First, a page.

Study Proves What Cat Lovers Already Know About Slow Blinks & We Can’t Help Smiling

Written by: Kelli Brinegar
For more than five years, Kelli Brinegar has been using her ability to write and her passion for research to tell the tale of what cats are thinking and why. She has provided care to more than 30 cats in her lifetime.Read more
| Published on October 13, 2020

As cat parents, we work hard to learn the language of the feline so we might better communicate with our kitty darlings.

And one of the favorite ways we speak with our cats is the slow blink! Cat lovers know that luxuriously long blink is a sign of a happy, friendly feline. But now, research is putting fact behind what our hearts tell us.

Animal behavior scientist Karen McComb with the University of Sussex in the UK worked as part of the study on slow blinks. As a cat mom herself, she’s delighted about the findings, explaining, “It’s something that many cat owners had already suspected, so it’s exciting to have found evidence for it.”


The Slow Blink Study

To study the slow blink, which can be equated to a friendly smile, researchers set up two different versions of the experiment.

In the first round, 21 cats from 14 homes served as slow blink subjects. The cats were studied in their own homes, which kept the kitties nice and calm as they were in their familiar surroundings. Researchers instructed the cat parent to sit one meter, or roughly 3 feet, from their cat and give their cat a slow blink.

The outcome of round one?

When given a slow blink from their parents, cats would often return the friendly gesture. If their parents didn’t initiate the blink though, some of the cats would still slow blink at their human, but not nearly as often.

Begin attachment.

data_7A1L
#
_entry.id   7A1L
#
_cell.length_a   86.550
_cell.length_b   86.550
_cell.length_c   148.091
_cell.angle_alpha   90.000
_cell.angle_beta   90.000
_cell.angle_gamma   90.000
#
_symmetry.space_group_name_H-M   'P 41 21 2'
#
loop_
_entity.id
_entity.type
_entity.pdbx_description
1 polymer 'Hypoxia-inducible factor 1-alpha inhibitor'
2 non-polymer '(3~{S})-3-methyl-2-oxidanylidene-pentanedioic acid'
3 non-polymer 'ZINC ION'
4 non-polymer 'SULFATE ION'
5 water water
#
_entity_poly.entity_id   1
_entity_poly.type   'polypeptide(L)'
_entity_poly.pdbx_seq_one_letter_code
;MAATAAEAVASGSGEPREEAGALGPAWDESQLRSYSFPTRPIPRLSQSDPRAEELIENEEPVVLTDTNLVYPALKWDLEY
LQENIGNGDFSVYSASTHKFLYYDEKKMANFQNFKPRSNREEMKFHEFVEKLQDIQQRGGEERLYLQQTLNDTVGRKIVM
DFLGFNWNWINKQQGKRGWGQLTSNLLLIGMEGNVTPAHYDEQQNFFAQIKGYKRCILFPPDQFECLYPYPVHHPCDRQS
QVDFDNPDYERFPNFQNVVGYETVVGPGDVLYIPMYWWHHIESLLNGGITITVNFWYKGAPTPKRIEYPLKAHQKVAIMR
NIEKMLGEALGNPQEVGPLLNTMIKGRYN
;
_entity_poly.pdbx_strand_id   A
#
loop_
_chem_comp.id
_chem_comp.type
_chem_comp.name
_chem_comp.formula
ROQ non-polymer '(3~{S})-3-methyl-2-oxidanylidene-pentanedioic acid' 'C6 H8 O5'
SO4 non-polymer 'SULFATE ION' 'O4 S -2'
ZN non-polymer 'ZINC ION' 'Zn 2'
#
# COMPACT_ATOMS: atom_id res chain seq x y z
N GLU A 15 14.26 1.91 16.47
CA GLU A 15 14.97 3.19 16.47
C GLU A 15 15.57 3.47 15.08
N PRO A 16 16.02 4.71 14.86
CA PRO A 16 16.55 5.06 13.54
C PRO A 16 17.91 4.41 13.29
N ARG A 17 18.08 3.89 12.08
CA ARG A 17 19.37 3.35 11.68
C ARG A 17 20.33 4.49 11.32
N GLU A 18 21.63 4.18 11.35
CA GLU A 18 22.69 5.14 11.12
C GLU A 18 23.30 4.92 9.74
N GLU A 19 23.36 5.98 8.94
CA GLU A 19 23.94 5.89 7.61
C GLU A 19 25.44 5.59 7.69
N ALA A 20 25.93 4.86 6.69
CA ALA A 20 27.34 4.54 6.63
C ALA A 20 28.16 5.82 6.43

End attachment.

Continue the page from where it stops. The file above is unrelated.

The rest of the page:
Round two saw a similar setup with 24 cats at home in 8 different households. What differed was who interacted with the cats. This time the researchers blinked at the cats. But, before the blinking began, a control interaction where the researcher stared with a neutral expression served as the baseline for this portion of the study.

Once the slow blinking began though, most of the cats returned the communication, essentially smiling at the kind stranger who smiled first. And when the researchers offered a hand for inspection, the cats would often follow-up the slow blink by coming in for a visit.

This changes the perception that cats aren’t friendly, more so illustrating that humans haven’t yet quite figured out the nuances of feline speak. But we are learning!


Try it at Home

Professor McComb recommends trying the slow blink with your cats or even cats you’re just meeting. “It’s a great way of enhancing the bond you have with cats. Try narrowing your eyes at them as you would in a relaxed smile, followed by closing your eyes for a couple of seconds. You’ll find they respond in the same way themselves and you can start a sort of conversation.”

And who better to have a friendly chat with other than your cat!


The Why Behind the Blink

But why is slow blinking considered a friendly gesture in cat world?

We haven’t really figured that out yet, but there are thoughts on the matter. Cats, like many predators, consider unblinking, long stares a threat. So, it stands to reason, by adding long, dramatic blinks to a stare is a way of indicating everything is chill.

So, have a look at your kitty and give them a long, slow blink. Bet you get the blinky ‘smile’ right back!


Feature Image: @tibbles_world/Instagram & @jake_n_elwood_/Instagram

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